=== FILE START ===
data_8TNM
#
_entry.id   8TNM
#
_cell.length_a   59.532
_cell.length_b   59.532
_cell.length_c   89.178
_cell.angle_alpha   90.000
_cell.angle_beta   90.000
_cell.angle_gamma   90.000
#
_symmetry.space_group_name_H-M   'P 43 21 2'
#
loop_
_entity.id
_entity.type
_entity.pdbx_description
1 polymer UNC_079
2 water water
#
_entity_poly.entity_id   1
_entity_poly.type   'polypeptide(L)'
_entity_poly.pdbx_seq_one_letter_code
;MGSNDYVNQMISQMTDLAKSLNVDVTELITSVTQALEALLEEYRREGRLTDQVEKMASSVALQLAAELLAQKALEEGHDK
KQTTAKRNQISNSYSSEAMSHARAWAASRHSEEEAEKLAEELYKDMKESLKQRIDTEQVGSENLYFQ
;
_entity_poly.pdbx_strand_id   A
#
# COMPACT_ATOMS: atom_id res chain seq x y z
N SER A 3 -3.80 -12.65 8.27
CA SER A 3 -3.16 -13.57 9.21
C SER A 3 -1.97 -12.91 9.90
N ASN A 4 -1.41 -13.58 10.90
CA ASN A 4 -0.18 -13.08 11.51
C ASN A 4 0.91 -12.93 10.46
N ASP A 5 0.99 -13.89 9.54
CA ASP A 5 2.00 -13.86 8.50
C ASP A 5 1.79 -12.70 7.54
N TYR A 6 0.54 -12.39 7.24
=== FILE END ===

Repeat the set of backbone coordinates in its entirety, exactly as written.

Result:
data_8TNM
#
_entry.id   8TNM
#
_cell.length_a   59.532
_cell.length_b   59.532
_cell.length_c   89.178
_cell.angle_alpha   90.000
_cell.angle_beta   90.000
_cell.angle_gamma   90.000
#
_symmetry.space_group_name_H-M   'P 43 21 2'
#
loop_
_entity.id
_entity.type
_entity.pdbx_description
1 polymer UNC_079
2 water water
#
_entity_poly.entity_id   1
_entity_poly.type   'polypeptide(L)'
_entity_poly.pdbx_seq_one_letter_code
;MGSNDYVNQMISQMTDLAKSLNVDVTELITSVTQALEALLEEYRREGRLTDQVEKMASSVALQLAAELLAQKALEEGHDK
KQTTAKRNQISNSYSSEAMSHARAWAASRHSEEEAEKLAEELYKDMKESLKQRIDTEQVGSENLYFQ
;
_entity_poly.pdbx_strand_id   A
#
# COMPACT_ATOMS: atom_id res chain seq x y z
N SER A 3 -3.80 -12.65 8.27
CA SER A 3 -3.16 -13.57 9.21
C SER A 3 -1.97 -12.91 9.90
N ASN A 4 -1.41 -13.58 10.90
CA ASN A 4 -0.18 -13.08 11.51
C ASN A 4 0.91 -12.93 10.46
N ASP A 5 0.99 -13.89 9.54
CA ASP A 5 2.00 -13.86 8.50
C ASP A 5 1.79 -12.70 7.54
N TYR A 6 0.54 -12.39 7.24